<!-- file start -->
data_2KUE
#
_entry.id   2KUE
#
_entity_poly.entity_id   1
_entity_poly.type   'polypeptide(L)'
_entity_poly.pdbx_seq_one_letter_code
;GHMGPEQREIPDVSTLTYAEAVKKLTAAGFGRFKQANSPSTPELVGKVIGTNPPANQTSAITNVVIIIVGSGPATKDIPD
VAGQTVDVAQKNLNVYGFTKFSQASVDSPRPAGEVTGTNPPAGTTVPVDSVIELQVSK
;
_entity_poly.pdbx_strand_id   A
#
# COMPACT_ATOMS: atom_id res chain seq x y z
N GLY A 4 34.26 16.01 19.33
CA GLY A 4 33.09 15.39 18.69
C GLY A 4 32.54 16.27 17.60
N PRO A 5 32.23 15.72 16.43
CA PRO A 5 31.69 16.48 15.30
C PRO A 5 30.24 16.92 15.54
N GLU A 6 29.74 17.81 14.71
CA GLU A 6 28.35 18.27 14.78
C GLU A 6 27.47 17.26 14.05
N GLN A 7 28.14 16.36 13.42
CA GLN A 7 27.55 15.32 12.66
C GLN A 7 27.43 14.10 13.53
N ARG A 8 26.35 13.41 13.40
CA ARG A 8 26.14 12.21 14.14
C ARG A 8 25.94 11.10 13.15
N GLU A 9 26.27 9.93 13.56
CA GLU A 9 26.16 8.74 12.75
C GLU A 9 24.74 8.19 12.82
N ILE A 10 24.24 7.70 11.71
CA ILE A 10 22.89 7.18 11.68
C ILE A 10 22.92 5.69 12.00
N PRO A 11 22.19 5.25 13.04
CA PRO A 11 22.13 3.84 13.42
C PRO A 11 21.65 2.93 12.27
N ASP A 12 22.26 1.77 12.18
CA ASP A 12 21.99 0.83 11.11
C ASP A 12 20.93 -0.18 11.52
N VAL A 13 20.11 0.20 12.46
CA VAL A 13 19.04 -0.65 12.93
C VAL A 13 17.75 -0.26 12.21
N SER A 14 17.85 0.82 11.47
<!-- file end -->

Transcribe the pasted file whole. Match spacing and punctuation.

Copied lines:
data_2KUE
#
_entry.id   2KUE
#
_entity_poly.entity_id   1
_entity_poly.type   'polypeptide(L)'
_entity_poly.pdbx_seq_one_letter_code
;GHMGPEQREIPDVSTLTYAEAVKKLTAAGFGRFKQANSPSTPELVGKVIGTNPPANQTSAITNVVIIIVGSGPATKDIPD
VAGQTVDVAQKNLNVYGFTKFSQASVDSPRPAGEVTGTNPPAGTTVPVDSVIELQVSK
;
_entity_poly.pdbx_strand_id   A
#
# COMPACT_ATOMS: atom_id res chain seq x y z
N GLY A 4 34.26 16.01 19.33
CA GLY A 4 33.09 15.39 18.69
C GLY A 4 32.54 16.27 17.60
N PRO A 5 32.23 15.72 16.43
CA PRO A 5 31.69 16.48 15.30
C PRO A 5 30.24 16.92 15.54
N GLU A 6 29.74 17.81 14.71
CA GLU A 6 28.35 18.27 14.78
C GLU A 6 27.47 17.26 14.05
N GLN A 7 28.14 16.36 13.42
CA GLN A 7 27.55 15.32 12.66
C GLN A 7 27.43 14.10 13.53
N ARG A 8 26.35 13.41 13.40
CA ARG A 8 26.14 12.21 14.14
C ARG A 8 25.94 11.10 13.15
N GLU A 9 26.27 9.93 13.56
CA GLU A 9 26.16 8.74 12.75
C GLU A 9 24.74 8.19 12.82
N ILE A 10 24.24 7.70 11.71
CA ILE A 10 22.89 7.18 11.68
C ILE A 10 22.92 5.69 12.00
N PRO A 11 22.19 5.25 13.04
CA PRO A 11 22.13 3.84 13.42
C PRO A 11 21.65 2.93 12.27
N ASP A 12 22.26 1.77 12.18
CA ASP A 12 21.99 0.83 11.11
C ASP A 12 20.93 -0.18 11.52
N VAL A 13 20.11 0.20 12.46
CA VAL A 13 19.04 -0.65 12.93
C VAL A 13 17.75 -0.26 12.21
N SER A 14 17.85 0.82 11.47